Server Utilities via SSH

w : shows who is currently logged in and where they are logged in from.

netstat : shows all current network connections.
netstat -an : shows all connections to the server, the source and destination ips and ports.
netstat -rn : shows routing table for all ips bound to the server.

top : shows live system processes in a nice table, memory information, uptime and other useful info.
top Shift + M : sort by memory usage
top Shift + P : sort by CPU usage/p>

ps : ps is short for process status. It's used to show currently running processes and their PID.
ps U username : shows processes for a certain user
ps aux : shows all system processes
ps aux --forest : shows all system processes but organizes into a very useful hierarchy

file : attempts to guess what type of file a file is by looking at it's content.
file * : prints out a list of all files/directories in a directory

du : shows disk usage.
du -sh : shows readable summary of total disk space used in current directory, including subdirectories.
du -sh * : same thing, but for each file and directory. helpful when finding large files taking up space.

kill : terminate a system process
kill -9 PID EG : kill -9 431
kill PID EG : kill 10550

Copying & Moving Files via SSH

Often you will need to move one or more files/folders or copy them to a different location. You can do so easily using an SSH connection. The commands which you would need to use are mv (short for ‘move’) and cp (short for ‘copy’).

The mv command syntax looks like this:

mv configuration.php-dist configuration.php

By issuing the above command we will move (rename) the file configuration.php-dist to configuration.php.

You can also use mv to move a whole directory and its content:

mv includes/* ./

This will move all files (and folders) in the includes/ directory to the current working directory.

In some cases however, we will need to only update the files and move only files that were changed, which we can do by passing ‘-u’ as argument to the command:

mv -u includes/* admin/includes

The copy cp command works the same way as mv, but instead of moving the files/folders it copies them. For example:

cp configuration.php-dist configuration.php

The command will copy the configuration.php-dist file to configuration.php and will preserve the original file (the file will NOT be removed after it is copied).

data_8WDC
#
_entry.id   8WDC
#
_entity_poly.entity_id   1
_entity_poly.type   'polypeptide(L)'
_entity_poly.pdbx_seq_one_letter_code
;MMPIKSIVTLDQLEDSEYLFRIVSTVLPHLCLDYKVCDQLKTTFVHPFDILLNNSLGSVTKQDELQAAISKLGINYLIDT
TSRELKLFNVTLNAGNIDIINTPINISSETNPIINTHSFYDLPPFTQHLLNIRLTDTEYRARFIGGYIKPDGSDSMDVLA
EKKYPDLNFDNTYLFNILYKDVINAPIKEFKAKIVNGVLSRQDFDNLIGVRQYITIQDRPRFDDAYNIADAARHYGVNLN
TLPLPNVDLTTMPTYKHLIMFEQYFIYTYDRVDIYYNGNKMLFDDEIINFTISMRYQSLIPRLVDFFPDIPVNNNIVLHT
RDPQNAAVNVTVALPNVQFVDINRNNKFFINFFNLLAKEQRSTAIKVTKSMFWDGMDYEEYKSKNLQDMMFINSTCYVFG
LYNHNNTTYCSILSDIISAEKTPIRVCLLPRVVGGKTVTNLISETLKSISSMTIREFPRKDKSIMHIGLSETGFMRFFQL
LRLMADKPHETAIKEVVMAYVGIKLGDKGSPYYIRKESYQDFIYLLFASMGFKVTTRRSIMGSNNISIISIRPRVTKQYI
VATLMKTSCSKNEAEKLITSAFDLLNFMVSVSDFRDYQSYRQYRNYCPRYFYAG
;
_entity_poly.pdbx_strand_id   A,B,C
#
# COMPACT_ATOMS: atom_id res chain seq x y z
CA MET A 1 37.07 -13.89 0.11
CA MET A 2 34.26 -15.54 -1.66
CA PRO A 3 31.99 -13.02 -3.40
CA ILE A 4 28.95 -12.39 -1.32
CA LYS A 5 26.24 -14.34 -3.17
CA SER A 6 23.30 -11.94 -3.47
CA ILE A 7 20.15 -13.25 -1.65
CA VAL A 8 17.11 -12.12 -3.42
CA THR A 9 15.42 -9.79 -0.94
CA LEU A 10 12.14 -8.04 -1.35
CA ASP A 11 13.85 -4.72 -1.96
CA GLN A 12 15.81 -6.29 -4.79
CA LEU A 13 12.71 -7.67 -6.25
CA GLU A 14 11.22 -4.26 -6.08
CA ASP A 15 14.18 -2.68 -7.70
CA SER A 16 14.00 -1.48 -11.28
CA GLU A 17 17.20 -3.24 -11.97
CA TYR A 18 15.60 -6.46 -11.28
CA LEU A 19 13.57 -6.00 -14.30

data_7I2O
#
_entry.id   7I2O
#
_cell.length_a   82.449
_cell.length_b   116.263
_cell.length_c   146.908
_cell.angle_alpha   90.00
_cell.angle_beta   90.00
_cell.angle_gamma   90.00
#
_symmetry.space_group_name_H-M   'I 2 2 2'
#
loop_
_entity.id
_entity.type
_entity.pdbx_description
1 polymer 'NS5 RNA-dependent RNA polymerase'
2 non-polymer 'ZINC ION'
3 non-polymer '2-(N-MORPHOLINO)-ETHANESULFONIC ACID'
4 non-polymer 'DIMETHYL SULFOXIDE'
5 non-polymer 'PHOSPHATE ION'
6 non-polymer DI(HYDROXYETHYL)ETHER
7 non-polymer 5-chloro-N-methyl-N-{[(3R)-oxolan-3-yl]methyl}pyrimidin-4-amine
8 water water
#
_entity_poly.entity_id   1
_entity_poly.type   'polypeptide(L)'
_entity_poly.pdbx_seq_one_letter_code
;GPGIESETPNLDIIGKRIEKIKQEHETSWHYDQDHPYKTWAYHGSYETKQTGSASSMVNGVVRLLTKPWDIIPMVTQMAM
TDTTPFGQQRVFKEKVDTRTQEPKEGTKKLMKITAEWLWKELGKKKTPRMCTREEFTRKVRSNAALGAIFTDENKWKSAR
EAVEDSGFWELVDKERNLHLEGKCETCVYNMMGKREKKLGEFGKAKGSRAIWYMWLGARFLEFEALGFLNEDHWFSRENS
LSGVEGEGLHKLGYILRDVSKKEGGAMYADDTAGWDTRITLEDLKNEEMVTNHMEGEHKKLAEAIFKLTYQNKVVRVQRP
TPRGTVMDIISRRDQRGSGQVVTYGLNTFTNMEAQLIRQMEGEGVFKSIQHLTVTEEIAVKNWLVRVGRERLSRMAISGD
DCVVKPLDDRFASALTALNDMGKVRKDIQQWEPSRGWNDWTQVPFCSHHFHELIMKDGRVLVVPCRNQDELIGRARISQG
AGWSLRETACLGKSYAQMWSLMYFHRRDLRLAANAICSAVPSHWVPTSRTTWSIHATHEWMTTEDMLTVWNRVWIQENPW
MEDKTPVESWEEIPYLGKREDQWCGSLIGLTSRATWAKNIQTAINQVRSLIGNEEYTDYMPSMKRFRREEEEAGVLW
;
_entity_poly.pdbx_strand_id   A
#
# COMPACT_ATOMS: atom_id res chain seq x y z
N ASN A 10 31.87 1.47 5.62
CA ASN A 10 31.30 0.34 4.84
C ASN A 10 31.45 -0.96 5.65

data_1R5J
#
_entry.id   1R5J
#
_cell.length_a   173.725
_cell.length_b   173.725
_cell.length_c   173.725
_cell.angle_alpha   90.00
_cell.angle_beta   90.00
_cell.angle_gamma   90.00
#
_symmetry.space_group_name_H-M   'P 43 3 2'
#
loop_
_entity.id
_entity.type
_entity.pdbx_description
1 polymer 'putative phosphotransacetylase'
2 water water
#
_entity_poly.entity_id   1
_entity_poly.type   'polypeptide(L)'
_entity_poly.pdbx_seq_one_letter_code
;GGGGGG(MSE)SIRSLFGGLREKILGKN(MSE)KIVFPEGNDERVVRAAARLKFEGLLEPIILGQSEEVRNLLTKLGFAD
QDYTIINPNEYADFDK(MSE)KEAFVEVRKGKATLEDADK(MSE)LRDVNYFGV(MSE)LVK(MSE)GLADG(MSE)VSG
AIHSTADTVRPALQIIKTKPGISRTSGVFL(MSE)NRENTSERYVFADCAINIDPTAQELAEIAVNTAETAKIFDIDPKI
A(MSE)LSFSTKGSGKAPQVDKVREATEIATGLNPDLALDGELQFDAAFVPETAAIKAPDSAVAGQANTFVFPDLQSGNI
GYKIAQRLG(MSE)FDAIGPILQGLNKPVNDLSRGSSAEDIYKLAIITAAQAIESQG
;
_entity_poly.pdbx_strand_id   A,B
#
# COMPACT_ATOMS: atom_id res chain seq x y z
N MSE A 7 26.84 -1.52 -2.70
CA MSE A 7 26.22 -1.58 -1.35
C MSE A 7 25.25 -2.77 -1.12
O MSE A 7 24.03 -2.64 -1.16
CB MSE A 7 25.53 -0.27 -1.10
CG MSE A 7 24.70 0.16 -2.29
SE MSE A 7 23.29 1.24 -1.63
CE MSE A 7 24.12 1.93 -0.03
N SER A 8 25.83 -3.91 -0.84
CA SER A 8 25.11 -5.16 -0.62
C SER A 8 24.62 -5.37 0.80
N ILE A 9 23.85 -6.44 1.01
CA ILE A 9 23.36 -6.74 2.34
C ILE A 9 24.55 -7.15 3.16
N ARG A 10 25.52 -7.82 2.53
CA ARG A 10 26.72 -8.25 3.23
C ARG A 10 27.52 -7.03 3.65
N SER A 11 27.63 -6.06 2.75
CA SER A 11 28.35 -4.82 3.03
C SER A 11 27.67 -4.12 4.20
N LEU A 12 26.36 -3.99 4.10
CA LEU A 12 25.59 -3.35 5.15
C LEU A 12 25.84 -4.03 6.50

cp also accepts various arguments:

cp -R includes/ includes_backup/

-R instructs cp to copy files recursively (for example, a whole directory). To overwrite already existing files you should use the -f argument:

cp -Rf includes/ admin/includes/

Putting SSH Commands Together

Often you will find you need to use different commands on the same line. Here are some examples. Note that the | character is called a pipe, it takes date from one program and pipes it to another.
>   : means create a new file, overwriting any content already there.
>> : means tp append data to a file, creating a newone if it doesn not already exist.
<   : send input from a file back into a command.

grep User /usr/local/apache/conf/httpd.conf | more

This will dump all lines that match User from the httpd.conf, then print the results to your screen one page at a time.

last -a > /root/lastlogins.tmp

This will print all the current login history to a file called lastlogins.tmp in /root/

tail -10000 /var/log/exim_mainlog | grep | more

This will grab the last 10,000 lines from /var/log/exim_mainlog, find all occurances of 
(the period represents 'anything', comment it out with a so it will be interpretted literally), then send it to your screen page by page.

netstat -an | grep :80 | wc -l

Show how many active connections there are to apache (httpd runs on port 80)

mysqladmin processlist | wc -l

Show how many current open connections there are to mysql

mysqldump -u username -p dbname > file.sql

MySQL Dump

mysql -u username -p database_name <file.sql

Importing MySQL database

tar -zxvf file.tar.gz

UnTAR file